Koh Kood (AKA Koh Kut) is located 40 kilometres off the mainland of Thailand just to the north of the maritime border with Cambodia. It’s the second largest island in Trat Province after Koh Chang and the 5th largest in Thailand. Approximately 330 kilometres southeast from Bangkok, Koh Kood covers 105 square kilometres.
The island is one of the most beautiful in Thailand and perhaps the least developed large island in the country. If you want to know what islands such as Samui or Phuket were like when tourism was just beginning in the 1970s and 80s, a visit to Koh Kood will take you back to those times.
Koh Kood’s pristine white sand beaches which skirt the west and south of the island are home to resorts, hotels and bungalows; just not too many. The centre of the island is a mix of impenetrable jungle and rubber plantation. There are also waterfalls, the most famous of which is Klong Chao waterfall in the centre of the west coast. Koh Kood’s resorts run the gamut from the usual beach bungalows up to super expensive five star boutique resorts.
The beaches are pure white and the ocean waters a clear emerald green, similar to that in the Andaman Islands. The beaches run down the west of the island. There aren’t any on the inaccessible east coast. In the centre of this coastline Klong Chao beach; is a 500 metre long swathe of white sand dotted with a few boutique resorts. Close by is a small community and easily accessible shops and restaurants.
A little further south, Ngamkho Beach and Bang Bao Beach both offer a range of resorts and bungalows, but if you want to avoid eating in resorts you might find a scooter is required to get out and about.
Bang Bao beach is one of the most scenic on the island, a picture perfect horseshoe shaped bay with some good snorkelling off the beach. Whereas the longest beach on the island is the 1Km long Ao Prao beach on the south coast.
Heading north from Klong Chao, the beaches are quite isolated with access being along dirt tracks. The beach at Ao Noi is close to a temple and local community which is also where the island’s administrative centre and hospital are located, along with a bank and an ATM machine.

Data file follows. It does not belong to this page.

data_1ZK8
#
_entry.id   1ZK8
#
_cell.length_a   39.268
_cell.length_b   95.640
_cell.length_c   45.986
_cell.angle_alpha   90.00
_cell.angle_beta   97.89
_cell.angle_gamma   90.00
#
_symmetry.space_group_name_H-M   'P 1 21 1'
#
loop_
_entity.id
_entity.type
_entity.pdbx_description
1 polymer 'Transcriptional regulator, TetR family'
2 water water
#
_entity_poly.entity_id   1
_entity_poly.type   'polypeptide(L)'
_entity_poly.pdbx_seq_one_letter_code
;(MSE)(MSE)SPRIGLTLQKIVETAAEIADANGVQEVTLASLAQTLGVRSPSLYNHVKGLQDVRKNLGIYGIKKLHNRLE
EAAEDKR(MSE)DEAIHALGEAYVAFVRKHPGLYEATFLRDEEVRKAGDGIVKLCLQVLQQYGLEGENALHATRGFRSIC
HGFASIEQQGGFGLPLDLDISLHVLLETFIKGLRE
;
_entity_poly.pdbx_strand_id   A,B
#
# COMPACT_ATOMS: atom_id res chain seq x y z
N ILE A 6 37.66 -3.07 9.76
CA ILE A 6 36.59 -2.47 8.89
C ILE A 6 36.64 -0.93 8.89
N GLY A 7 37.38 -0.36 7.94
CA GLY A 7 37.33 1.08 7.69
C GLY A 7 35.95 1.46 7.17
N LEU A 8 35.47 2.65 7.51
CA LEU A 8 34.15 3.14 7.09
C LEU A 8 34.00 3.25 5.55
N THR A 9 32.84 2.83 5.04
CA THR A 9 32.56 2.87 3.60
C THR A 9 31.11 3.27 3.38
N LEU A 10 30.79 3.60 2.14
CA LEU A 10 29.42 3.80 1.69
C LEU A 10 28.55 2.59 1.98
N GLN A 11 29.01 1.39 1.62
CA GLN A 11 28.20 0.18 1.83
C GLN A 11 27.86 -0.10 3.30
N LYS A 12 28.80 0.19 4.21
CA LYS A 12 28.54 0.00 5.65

Situated in the northeast part of the island, Aow Salad Village (Baan Aow Salad) in the Aow Salad (Salad Bay) is the island’s biggest fishing village where fresh seafood is available for sale everyday.
Than Sanuk Waterfall, once visited by King Rama VI, is one of the most gorgeous attractions found on the island. The waterfall has three tiers, and great for bathing as the upper two are running streams and the lower one is a large pond.
Getting to Koh Kood has become easier as more boat services have come online and older slow boats are replaced with more modern vessels. Boats leave from Laem Sok Pier, about 30 minutes drive south of Trat town and 45 minutes drive form the ferry piers for boats to Koh Chang.
If you are coming from Koh Chang, speedboats run by Bangbao Boat and Kai Bae Hut run daily services via Koh Mak.
There are several ways to get to the island. Buying a package tour (transfer, food and accommodation) offered by hotels and resorts may be the most convenient option. Transport is provided from the pier on Koh Kood to your accommodation.
Speed boats leave from Koh Chang at Bang Bao pier and from the mainland piers at Lam Ngob and Navaree (Lam Sok). The boat trip takes about one hour to one and a half hours. Boat schedules vary depending on each operator and the season, so it’s best to first check with the resort you’re staying before traveling.
Getting around the island usually involves songtaew trips or relying on a resort’s transfer service. Motorbike rental is also available and is recommended only for short journey. Getting to the eastern side of Koh Kood can be a bit of a mission, so hiring a skilled (local) ‘songtaew’ driver to take you there is the most sensible option.
On Koh Kood there’s a sense of being a world away from civilisation. If the sun isn’t shining there isn’t much to keep you occupied; it’s for nature lovers, rather than those who need a wide choice of shops, bars and restaurants.